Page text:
Monday, July 16, 2018

The Bon Ton Tea Room

by Erin Doane, Curator
Bon Ton Tea Room, c. 1920s
I came across this photograph of the Bon Ton Tea Room while working on our newest exhibit, It’s Electric! I had never heard of this particular tea room, so I decided to do a quick search for information about it. There are two programs from banquets held there and one other photograph in our archive but no further info regarding its history. So, I went to hoping to learn more. I searched “Bon Ton Tea Room” in the Elmira Star-Gazette and got 1,800+ results! It turns out, the tea room was quite a big deal in the city.

Miss Elsie Cleveland opened the Bon Ton Tea Room sometime in 1914. By November of that year, she found it necessary to enlarge her restaurant and moved into a new space on the second floor of 323 East Water Street over Terbell-Calkins’ Drug Store. The new tea room had sixteen tables and was decorated with Japanese novelties and furnishing she had recently purchased in New York City. The restaurant was open every weekday from 11:00am until 8:00pm and offered special noon lunches for shoppers downstairs.

Advertisement for the Bon Ton Tea Room,
Elmira Star-Gazette, September 6, 1917
The Bon Ton Tea Room became a popular location for parties, wedding receptions, graduation dinners, alumnae gatherings, weekly club meetings, annual banquets, and political gatherings. The open space on the third floor of the building, also operated by Miss Cleveland as an extension of the tea room, was used for dance lessons and Christmas parties for as many as 60 children and their families.

Bon Ton Tea Room, c. 1920s
In the spring of 1915, rumors circulated that the tea room was closing. Miss Cleveland assured friends and patrons that those stories were absolutely false. The Bon Ton Tea Room did, however, close occasionally for short periods of time to be repaired, revamped, and sometimes redecorated. In late January 1918, it was announced that the tea room would be closed on Mondays for nine weeks to comply with the U.S. Fuel Administration’s order for businesses east of the Mississippi River to observe “Heatless Mondays.” This was an effort during World War I to conserve fuel. The order was abandoned on February 8 and the Bon Ton went back to regular hours on Mondays.

On November 5, 1925, an advertisement stating that the space occupied by the Bon Ton Tea Room was available to rent must have caused some concern that the popular restaurant was closing for good. Four days later, another advertisement assured the public that the tea room was not going out of business. It was, in fact, moving to a new, larger location on the second and third floors of 325-327 East Water Street.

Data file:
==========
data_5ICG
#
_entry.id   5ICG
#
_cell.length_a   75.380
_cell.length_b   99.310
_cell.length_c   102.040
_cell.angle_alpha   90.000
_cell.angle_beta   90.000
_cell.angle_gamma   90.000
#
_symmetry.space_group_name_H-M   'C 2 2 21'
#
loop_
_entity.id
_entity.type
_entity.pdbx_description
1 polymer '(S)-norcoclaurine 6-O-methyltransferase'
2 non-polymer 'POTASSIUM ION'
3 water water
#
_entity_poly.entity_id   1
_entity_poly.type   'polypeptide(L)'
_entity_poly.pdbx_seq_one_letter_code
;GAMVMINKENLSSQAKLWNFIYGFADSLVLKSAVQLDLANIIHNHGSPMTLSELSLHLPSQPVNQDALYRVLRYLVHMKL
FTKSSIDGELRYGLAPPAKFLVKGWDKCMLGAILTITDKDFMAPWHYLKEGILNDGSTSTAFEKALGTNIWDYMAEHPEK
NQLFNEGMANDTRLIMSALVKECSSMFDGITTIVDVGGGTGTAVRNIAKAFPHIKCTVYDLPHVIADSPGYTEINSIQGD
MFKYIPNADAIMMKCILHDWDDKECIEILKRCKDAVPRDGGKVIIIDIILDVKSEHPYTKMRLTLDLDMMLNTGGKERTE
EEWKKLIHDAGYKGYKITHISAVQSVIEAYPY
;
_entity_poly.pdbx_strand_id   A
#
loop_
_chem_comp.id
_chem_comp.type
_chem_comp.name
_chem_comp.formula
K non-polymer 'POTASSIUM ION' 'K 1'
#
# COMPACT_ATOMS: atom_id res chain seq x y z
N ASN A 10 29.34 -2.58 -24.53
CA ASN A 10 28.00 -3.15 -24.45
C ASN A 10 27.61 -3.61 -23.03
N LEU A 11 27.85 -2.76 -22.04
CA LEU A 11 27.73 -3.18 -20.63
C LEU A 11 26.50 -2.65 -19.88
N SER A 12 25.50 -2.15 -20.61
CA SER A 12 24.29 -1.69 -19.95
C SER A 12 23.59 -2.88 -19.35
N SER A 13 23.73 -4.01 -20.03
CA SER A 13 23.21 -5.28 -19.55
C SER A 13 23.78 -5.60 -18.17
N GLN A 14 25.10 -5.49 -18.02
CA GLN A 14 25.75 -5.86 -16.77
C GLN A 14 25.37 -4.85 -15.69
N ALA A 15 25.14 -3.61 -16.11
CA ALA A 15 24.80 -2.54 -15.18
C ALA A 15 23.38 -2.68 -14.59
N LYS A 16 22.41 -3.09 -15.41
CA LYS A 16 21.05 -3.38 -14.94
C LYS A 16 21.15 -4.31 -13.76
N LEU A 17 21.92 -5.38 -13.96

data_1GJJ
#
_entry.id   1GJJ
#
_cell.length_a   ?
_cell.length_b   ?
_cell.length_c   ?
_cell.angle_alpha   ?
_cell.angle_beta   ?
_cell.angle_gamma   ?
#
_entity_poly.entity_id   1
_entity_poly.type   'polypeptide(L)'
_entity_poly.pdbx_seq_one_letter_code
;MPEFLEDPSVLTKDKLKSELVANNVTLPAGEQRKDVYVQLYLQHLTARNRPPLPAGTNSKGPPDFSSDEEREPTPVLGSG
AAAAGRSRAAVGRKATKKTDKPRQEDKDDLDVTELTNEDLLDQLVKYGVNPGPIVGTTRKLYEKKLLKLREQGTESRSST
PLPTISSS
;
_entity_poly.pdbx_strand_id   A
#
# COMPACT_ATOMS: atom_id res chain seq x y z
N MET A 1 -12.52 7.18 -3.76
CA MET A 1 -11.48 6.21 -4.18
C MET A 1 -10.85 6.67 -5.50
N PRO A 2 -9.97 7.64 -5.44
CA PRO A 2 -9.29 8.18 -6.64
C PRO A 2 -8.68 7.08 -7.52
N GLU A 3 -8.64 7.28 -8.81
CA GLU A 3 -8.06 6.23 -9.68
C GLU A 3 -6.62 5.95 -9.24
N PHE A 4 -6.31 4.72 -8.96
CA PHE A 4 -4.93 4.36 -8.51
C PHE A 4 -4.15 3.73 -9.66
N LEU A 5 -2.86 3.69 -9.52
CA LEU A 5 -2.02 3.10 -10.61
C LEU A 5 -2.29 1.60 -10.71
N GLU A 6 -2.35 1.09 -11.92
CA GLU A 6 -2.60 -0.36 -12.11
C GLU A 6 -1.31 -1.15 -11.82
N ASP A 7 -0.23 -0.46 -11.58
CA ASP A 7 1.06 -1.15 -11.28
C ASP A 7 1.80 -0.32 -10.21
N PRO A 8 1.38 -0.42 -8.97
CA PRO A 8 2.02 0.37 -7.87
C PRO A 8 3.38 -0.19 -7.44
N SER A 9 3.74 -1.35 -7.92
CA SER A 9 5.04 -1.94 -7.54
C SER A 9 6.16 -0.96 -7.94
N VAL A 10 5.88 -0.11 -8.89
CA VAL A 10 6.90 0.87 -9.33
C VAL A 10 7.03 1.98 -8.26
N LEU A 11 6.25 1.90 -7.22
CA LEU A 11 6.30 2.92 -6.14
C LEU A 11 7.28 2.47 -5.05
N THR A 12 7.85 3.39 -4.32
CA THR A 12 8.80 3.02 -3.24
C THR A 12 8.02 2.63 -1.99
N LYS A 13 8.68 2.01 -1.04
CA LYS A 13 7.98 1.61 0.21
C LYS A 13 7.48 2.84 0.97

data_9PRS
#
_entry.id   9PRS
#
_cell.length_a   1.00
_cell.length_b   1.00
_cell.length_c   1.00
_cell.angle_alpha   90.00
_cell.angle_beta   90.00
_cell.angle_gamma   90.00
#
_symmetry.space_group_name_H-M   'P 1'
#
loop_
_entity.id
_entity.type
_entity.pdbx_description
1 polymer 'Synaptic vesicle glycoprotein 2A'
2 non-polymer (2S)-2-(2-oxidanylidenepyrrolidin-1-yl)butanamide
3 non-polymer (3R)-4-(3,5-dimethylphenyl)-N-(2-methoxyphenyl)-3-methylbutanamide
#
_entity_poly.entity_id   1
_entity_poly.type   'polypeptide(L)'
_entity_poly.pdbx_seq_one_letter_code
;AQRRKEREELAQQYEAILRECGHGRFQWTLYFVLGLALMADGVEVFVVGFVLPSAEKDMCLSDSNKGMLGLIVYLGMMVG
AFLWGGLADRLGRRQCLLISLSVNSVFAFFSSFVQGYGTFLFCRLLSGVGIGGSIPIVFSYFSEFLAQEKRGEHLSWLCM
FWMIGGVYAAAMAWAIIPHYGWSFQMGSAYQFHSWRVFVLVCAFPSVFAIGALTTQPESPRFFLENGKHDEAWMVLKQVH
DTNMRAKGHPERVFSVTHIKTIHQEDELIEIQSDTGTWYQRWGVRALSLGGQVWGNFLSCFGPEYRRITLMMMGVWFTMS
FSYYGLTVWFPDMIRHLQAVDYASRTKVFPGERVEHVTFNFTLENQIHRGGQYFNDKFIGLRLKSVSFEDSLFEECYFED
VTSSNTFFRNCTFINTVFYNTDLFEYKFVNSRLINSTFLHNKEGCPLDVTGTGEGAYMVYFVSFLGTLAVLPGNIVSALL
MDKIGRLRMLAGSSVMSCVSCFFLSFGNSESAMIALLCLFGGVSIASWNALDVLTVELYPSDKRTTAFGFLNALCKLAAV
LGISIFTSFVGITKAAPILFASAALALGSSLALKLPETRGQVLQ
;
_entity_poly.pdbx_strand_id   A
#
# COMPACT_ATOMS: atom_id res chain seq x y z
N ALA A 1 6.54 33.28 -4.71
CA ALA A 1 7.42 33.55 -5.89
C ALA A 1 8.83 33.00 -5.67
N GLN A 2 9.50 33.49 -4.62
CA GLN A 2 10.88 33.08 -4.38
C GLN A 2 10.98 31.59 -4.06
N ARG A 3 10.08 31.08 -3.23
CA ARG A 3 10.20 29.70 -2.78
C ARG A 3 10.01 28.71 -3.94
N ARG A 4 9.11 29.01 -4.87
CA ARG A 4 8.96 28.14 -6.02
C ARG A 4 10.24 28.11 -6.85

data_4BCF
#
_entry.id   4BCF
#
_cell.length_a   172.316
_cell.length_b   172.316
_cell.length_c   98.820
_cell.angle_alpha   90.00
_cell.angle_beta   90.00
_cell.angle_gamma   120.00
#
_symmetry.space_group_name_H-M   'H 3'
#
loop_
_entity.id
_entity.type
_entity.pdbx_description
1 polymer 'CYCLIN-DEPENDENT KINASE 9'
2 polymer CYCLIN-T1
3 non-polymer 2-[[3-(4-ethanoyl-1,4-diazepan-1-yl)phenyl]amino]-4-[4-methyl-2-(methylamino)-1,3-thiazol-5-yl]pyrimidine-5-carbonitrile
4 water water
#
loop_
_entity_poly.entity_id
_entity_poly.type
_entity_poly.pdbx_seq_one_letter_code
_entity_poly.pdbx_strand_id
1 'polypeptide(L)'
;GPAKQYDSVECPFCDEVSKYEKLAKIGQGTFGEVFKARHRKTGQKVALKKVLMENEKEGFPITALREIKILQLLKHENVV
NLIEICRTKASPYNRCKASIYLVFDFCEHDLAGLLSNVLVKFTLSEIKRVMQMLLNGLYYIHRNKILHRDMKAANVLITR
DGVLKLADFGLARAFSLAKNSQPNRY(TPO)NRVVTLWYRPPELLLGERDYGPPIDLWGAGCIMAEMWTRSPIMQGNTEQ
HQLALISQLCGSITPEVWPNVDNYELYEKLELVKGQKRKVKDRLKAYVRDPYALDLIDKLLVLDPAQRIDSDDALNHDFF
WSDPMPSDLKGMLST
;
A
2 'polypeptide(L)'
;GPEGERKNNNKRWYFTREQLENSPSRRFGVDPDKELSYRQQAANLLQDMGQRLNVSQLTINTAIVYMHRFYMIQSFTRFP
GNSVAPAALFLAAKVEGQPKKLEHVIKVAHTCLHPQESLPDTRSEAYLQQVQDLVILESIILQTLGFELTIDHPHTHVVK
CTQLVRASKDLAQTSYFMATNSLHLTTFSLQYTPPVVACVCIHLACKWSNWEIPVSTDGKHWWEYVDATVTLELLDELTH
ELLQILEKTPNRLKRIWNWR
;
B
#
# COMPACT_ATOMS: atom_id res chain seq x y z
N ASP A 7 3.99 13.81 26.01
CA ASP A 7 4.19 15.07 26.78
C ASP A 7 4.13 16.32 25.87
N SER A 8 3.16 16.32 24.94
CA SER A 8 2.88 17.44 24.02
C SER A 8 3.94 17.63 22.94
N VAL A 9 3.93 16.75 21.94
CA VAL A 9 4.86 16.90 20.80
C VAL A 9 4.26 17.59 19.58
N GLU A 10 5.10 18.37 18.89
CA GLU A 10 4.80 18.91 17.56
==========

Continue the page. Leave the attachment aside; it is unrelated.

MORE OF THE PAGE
Bon Ton Tea Room advertisement,
Elmira Star-Gazette, November 9, 1925
On January 5, 1926, the new Bon Ton Tea Room opened as the largest tea room between New York and Buffalo. The main dining room was on the second floor while the third floor provided a private dining room and banquet hall that could accommodate 200 people. There were two kitchens, one on each floor, as well as a dancing parlor. Later that year, a soda fountain was added.  

Advertisement for Bon Ton Tea Room soda
fountain, Elmira Star-Gazette, May 28, 1926
By 1928, the Bon Ton Tea Room was one of Elmira’s most popular restaurants with both locals and tourists. Other business owners actually used the tea room in their advertisements as a landmark so people could find their shops and studios. By 1931, however, business seemed to be slowing down. Advertisements for the restaurant appear more frequently, touting its delicious dinner menus and reasonable prices.

Unfortunately, in March 1932, the Bon Ton Tea Room was forced to close after 18 years because of financial difficulties. Elsie Duncan (formerly Cleveland then Marinan) had owned and run the business for all those years. Miss Ruby L. Tallent had joined her as a business partner around 1924. Plans for the future were indefinite for both the women when they closed the tea room. In May 1932, Mr. Rudolph Hertz, Sr. purchased the business and reopened the Bon Ton, but it closed again less than a year later. In 1942, the Harry B. Bentley Post of the American Legion opened its new quarters in the space.

It was great learning so much about the Bon Ton Tea Room from the newspapers. I also gathered some information about the restaurant’s owner, Miss Elsie Cleveland. Various articles and announcements provided some brief glimpses into her personal life. Born in Elmira, Elsie attended the Lady Grey School in Binghamton then graduated from the Cook Academy in Montour Falls in 1911. She worked as a pianist in Elmira after graduating, and in the summer of 1914, she was in charge of the music at Rorick’s Glen dance pavilion.

In 1919, Elsie married James H. Marinan, an employee of the Elmira Water, Light and Railroad Company. She wore a handsome gray panne velvet gown, embroidered in blue and silver, with hat to match. They had two daughters, Kathryn and Mary Ann, who died in 1926 at just 11 months old. James died at his sister’s home on December 2, 1928 after a long illness. Elsie’s name does not appear in the article about his death or in the funeral announcement.

William Young Duncan and Elsie Cleveland Marinan,
Elmira Star-Gazette, August 15, 1930
On August 14, 1930, Elsie married her second husband, Captain William Young Duncan in New York City. William was connected to the Department of Justice in Washington D.C. and had served in the Field Artillery of the U.S. Army Reserves during the Mexican Expedition and World War I. The couple lived in Elmira until the Bon Ton Tea Room closed and then moved to Binghamton. That was where Elsie died of a heart affliction on March 26, 1936.

1 comment:

  1. Wow what a young lady owning her own business and doing well enough to expand it. She's an inspiration even today to the young gals starting out in business. I wonder what the Japanese decor looked like.